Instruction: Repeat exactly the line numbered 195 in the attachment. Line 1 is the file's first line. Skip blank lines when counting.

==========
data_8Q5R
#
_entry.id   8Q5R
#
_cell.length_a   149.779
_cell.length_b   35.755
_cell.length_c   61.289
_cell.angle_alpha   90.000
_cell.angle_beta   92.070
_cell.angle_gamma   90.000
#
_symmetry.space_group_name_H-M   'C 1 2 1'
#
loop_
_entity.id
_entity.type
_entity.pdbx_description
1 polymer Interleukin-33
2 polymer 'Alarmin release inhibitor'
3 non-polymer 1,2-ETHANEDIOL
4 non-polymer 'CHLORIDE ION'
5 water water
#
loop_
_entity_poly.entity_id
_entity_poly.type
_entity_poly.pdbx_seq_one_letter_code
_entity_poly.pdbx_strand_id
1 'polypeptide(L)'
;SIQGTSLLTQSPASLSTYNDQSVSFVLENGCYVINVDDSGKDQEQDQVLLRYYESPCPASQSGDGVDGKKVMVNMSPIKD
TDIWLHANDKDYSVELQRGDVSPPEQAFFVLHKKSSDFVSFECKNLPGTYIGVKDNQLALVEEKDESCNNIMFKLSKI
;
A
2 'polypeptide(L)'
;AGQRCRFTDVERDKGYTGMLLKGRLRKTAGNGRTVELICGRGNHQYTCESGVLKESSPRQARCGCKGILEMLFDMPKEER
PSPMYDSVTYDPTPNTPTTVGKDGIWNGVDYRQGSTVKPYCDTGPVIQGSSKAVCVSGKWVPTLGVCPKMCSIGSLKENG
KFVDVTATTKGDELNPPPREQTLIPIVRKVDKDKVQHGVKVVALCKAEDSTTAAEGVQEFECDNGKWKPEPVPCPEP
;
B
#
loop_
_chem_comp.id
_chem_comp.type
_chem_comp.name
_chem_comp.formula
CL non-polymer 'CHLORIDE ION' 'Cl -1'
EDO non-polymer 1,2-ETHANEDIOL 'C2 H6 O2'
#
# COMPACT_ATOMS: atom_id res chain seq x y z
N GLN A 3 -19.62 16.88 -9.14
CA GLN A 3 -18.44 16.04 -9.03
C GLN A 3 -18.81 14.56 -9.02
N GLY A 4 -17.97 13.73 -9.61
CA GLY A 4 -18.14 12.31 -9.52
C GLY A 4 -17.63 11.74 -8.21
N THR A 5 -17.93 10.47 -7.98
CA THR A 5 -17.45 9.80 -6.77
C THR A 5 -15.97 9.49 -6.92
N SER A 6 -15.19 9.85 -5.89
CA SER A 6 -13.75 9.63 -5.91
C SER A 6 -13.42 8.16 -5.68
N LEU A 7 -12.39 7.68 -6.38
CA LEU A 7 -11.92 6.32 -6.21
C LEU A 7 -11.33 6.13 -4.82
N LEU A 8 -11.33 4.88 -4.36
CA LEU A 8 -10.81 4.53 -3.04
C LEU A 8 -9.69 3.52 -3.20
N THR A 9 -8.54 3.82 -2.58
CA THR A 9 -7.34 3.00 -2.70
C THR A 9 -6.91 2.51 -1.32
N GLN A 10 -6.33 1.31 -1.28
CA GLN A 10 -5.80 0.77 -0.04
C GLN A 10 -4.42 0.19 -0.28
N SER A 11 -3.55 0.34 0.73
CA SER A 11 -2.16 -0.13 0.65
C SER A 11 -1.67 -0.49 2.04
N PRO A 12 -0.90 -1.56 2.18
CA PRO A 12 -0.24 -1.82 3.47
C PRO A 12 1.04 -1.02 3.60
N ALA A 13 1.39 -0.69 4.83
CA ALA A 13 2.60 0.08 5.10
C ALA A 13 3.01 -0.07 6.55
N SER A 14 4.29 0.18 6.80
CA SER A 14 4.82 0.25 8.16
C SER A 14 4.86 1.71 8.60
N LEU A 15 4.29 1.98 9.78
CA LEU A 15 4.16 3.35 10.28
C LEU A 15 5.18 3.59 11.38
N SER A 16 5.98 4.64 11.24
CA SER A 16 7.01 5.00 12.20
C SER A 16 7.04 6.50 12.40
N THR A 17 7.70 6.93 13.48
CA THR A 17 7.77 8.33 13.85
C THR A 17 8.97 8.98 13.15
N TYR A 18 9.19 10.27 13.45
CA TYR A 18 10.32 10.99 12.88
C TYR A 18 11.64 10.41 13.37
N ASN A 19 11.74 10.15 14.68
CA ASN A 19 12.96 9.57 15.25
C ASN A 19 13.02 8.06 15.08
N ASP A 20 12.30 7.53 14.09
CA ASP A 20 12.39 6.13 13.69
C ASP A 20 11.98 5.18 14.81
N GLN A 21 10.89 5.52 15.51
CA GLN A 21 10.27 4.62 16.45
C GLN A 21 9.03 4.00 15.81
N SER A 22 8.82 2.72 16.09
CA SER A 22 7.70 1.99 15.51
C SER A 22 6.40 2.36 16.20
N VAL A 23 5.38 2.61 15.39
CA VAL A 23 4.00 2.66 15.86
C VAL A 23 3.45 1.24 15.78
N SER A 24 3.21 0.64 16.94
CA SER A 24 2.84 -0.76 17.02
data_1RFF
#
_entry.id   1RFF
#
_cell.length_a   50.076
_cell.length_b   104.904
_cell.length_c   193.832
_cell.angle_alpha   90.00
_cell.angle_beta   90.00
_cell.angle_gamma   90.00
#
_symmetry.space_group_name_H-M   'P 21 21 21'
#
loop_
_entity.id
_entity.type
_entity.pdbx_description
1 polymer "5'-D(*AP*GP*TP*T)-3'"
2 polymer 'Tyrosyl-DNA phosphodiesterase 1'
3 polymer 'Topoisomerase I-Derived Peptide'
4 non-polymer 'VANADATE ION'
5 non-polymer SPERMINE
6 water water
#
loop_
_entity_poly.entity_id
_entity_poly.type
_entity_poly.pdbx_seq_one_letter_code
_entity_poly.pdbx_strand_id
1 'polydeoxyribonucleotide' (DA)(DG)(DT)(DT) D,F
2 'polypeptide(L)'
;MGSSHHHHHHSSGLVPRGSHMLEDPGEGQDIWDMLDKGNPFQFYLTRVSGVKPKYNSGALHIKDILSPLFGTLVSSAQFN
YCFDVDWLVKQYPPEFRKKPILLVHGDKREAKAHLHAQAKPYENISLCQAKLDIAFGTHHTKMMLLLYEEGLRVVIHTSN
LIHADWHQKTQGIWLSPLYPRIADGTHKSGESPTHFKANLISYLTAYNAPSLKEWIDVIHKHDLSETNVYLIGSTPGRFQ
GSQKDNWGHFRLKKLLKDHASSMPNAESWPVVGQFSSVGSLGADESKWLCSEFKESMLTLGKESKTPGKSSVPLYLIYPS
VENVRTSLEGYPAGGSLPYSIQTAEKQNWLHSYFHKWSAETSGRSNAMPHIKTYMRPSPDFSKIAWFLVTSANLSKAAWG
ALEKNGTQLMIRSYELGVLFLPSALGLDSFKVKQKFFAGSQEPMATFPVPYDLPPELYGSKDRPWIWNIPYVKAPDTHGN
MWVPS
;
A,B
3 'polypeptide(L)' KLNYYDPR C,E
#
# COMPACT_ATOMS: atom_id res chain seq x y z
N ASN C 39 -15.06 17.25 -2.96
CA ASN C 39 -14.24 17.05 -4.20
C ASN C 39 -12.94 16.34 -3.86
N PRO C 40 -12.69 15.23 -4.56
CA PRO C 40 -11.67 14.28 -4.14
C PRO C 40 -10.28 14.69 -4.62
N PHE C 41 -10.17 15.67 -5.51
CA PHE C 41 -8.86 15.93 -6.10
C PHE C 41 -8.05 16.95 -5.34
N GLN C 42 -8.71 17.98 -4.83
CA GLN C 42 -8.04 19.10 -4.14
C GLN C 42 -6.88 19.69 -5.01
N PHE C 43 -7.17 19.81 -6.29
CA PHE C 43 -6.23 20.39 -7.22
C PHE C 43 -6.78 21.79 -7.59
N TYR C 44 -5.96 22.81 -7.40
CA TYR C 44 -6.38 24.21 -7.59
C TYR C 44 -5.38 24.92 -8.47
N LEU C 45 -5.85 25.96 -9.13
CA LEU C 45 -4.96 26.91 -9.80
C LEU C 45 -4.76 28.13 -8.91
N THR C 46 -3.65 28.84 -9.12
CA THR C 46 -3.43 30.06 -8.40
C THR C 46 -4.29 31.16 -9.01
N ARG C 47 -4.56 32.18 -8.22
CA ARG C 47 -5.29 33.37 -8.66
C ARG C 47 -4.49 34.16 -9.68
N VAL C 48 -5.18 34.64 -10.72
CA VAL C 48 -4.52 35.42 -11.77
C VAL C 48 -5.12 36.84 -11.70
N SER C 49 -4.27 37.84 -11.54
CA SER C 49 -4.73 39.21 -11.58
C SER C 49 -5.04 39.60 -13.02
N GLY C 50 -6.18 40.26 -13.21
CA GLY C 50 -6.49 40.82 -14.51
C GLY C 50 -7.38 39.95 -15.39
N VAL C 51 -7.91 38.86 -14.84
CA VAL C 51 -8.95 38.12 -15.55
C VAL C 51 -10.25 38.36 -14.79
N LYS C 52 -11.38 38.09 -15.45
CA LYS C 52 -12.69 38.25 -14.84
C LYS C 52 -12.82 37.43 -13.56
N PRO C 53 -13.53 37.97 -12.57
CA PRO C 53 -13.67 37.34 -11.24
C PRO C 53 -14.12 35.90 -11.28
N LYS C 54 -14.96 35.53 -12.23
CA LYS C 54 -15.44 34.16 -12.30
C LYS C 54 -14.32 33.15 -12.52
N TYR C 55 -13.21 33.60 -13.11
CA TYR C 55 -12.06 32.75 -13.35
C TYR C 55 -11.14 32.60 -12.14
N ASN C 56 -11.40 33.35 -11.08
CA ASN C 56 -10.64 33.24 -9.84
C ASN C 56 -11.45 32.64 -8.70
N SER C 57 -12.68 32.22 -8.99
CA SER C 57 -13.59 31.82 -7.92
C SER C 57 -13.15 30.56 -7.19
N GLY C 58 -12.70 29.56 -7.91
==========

CA VAL C 51 -8.95 38.12 -15.55